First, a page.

“Hell, yes,” I lied. I smiled for emphasis.
“Because we can turn around if you want.”
I can’t say his suggestion wasn’t appealing. Warm covers usually win over midnight excursions in the freezing cold.
But tonight was different. Rachel had been begging me to do this since last year. And now that she had Claire in her corner, my neuroses could cost me my best friend.
So instead of saying yes, emphatically yes, I rolled my eyes. “I said I was in. I’m in.”
“Or, we could stay here.” Jude pulled me toward him but I turned my head so that he caught my cheek.
“Do you want to turn around?” I asked, even though I knew the answer.
Jude pulled away, irritated. “I’ve already done this. It’s just an old building. Big deal.”
He launched himself out of the car and I followed. He’d be pissy later, but it was worth it. We’d been dating for only two months, and during the first one, I actually liked him. Who wouldn’t? He was the picture of all-American wholesomeness. Dark blond hair and green eyes, same as Claire’s. Big linebacker shoulders. And he was sweet. Syrup sweet. For the first month.
But lately? Not as much.
The passenger door of Claire’s car slammed and Rachel bounded out to meet me, her dark hair flouncing behind her.
“Mara! I’m so glad you came. Claire thought you’d chicken out at the last minute.” She hugged me.
I glanced at Claire, still huddled by the car. Her eyes narrowed slightly in return. She looked unfriendly and disappointed, likely hoping that I wouldn’t show up.
I lifted my chin. “And miss my chance to spend the night in this illustrious insane asylum? Never.” I placed an arm over Rachel and grinned at her. Then looked pointedly at Claire.
“What took you so long?” Claire asked us.
Jude shrugged. “Mara overslept.”
Claire smiled coldly. “Why am I not surprised?”
I opened my mouth to say something obnoxious, but Rachel took my hand which had frozen solid in the few moments I’d been outside and spoke first.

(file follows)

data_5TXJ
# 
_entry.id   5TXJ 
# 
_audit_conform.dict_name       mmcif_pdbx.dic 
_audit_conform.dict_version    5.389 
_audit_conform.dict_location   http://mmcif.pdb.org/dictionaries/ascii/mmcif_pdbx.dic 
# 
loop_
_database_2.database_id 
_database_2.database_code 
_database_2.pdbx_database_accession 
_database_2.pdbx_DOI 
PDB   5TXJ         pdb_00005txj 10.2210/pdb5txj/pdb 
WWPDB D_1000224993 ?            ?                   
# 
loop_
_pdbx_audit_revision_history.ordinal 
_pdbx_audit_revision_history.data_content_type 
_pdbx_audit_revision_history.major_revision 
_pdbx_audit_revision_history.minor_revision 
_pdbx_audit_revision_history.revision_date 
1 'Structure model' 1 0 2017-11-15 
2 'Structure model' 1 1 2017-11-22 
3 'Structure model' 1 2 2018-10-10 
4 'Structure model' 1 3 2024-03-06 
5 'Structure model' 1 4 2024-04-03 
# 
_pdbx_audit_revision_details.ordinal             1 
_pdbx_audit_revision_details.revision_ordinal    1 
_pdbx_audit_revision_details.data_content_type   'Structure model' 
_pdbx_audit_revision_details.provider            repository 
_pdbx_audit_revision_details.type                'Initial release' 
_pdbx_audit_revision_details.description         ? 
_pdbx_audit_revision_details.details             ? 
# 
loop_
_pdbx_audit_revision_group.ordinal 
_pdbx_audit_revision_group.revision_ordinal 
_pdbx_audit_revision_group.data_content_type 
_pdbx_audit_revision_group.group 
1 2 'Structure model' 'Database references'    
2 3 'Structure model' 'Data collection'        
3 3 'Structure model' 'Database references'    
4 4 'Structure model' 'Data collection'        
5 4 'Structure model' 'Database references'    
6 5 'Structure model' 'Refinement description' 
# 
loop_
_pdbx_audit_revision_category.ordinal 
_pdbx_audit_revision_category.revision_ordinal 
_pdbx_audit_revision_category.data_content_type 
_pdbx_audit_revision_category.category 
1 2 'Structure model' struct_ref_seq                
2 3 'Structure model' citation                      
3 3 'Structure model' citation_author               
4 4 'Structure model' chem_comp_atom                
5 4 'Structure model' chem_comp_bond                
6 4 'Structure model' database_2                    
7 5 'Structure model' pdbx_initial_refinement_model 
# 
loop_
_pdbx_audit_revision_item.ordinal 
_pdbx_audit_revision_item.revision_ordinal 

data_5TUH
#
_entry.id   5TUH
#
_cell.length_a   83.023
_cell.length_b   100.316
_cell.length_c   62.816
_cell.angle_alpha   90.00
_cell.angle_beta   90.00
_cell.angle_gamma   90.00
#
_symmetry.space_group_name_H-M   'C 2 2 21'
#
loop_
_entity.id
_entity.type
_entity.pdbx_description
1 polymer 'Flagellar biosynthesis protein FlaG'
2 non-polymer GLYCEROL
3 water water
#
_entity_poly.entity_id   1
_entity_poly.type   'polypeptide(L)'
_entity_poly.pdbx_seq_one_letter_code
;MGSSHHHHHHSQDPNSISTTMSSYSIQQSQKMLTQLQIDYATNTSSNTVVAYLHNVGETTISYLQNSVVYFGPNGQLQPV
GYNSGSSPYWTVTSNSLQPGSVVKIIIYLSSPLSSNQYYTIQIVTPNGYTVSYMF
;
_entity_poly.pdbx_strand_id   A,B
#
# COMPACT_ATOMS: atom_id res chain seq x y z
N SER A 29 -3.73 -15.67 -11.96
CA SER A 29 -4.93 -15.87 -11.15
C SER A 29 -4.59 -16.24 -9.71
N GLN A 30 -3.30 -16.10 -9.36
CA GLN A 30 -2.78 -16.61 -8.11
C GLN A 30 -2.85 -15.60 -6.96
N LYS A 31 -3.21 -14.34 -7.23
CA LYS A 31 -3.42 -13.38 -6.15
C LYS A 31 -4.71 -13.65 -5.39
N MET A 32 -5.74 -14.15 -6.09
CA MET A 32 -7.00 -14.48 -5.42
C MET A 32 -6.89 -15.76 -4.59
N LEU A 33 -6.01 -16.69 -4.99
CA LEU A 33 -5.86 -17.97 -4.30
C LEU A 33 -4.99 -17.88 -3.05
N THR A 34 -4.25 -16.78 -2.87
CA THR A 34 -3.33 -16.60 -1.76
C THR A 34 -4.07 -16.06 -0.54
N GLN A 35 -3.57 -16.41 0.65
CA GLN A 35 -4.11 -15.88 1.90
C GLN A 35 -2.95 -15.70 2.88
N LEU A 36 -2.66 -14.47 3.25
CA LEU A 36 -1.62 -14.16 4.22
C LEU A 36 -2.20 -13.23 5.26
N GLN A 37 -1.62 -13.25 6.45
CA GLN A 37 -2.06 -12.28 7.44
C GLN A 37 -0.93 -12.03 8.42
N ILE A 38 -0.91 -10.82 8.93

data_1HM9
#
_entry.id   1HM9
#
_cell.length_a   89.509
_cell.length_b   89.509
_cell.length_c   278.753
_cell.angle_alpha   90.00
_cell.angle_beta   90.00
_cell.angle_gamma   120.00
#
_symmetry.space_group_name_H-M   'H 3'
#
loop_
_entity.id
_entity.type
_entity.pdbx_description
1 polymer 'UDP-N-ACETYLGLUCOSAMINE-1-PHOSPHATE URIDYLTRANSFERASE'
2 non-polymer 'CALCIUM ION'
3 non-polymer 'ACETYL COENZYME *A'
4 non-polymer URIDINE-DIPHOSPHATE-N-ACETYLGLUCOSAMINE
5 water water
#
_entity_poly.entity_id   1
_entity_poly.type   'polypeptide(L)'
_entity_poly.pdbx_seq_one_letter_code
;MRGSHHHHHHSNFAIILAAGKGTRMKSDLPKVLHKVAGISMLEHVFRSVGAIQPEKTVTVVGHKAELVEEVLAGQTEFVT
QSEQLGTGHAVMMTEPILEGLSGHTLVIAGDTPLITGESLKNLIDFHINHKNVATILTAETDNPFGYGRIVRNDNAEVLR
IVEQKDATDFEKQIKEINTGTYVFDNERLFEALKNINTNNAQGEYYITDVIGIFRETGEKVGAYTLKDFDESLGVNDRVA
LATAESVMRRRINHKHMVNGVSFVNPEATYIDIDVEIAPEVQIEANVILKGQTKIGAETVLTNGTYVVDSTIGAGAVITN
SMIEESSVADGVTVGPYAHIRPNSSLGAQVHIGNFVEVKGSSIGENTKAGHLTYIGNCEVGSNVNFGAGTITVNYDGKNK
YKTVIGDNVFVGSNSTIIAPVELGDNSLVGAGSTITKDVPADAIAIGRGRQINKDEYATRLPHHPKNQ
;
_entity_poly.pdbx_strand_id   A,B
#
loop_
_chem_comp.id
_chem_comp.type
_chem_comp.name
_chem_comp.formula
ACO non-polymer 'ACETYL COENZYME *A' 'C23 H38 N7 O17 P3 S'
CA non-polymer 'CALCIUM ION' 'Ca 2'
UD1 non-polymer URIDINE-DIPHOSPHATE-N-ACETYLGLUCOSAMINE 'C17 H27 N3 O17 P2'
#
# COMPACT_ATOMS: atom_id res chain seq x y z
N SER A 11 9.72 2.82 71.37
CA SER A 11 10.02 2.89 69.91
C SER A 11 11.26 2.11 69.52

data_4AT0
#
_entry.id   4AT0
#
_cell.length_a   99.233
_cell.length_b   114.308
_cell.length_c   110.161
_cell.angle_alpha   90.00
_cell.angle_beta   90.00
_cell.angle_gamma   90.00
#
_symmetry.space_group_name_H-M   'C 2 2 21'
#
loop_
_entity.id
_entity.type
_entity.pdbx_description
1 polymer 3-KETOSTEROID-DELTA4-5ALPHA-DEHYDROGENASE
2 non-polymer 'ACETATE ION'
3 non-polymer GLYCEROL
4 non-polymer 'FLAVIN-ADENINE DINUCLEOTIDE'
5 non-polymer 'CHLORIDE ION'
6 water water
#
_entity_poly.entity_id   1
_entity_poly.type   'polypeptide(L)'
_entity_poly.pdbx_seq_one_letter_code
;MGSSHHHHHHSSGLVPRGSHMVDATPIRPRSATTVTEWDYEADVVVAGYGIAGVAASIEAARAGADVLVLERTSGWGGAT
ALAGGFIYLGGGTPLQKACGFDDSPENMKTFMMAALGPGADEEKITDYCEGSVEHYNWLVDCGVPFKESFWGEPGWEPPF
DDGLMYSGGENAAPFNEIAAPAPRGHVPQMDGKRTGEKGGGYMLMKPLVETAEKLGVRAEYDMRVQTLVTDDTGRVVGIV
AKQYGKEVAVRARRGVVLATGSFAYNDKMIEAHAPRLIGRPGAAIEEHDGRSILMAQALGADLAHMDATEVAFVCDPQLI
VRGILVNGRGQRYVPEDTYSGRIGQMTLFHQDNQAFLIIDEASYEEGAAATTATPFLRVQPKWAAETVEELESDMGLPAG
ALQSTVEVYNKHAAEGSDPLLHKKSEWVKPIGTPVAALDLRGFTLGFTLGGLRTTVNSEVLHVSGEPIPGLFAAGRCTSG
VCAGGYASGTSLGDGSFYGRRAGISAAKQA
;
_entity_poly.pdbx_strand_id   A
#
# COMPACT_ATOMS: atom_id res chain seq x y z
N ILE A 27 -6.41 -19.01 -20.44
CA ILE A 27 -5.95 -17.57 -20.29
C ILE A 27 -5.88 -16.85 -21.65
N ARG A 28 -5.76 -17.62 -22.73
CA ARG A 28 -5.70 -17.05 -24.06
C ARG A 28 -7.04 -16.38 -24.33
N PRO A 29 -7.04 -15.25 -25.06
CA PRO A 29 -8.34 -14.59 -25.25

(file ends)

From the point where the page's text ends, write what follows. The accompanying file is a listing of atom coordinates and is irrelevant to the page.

“It doesn’t matter, she’s here now. This is going to be so much fun, I promise.”
I looked up at the imposing Gothic building in front of us. Fun. Oh, yes.
Jude blew into his hands and pulled his gloves on. I steeled myself in anticipation of the long-ass night to come. I could do this. I would do this. Claire had made fun of me for freaking out after Rachel’s birthday party for the last time. I was sick of hearing about the Ouija board incident. And after tonight, I wouldn’t have to.
As I stared at the building, fear seeped into my bloodstream. Rachel withdrew her camera from her pocket and opened the shutter, then took my right hand again as Jude moved to hold my left. Still, their company and the contact didn’t make what we were about to do less terrifying. But I’d be damned before I freaked out in front of Claire.
Claire took out her video camera from her backpack before slinging it over her shoulder. She started walking toward the building and Rachel followed, pulling me along behind her. We reached a dilapidated fence with several NO TRESPASSING signs plastered along the length of the weathered wood, and I reflexively looked back up at the ominous institution above me, towering over us like something out of a Poe poem. The architecture of the Tamerlane State Lunatic Asylum was formidable, made more sinister by the creeping ivy that snaked its way along the front steps and expansive brick walls. The stone window facades crumbled in decay.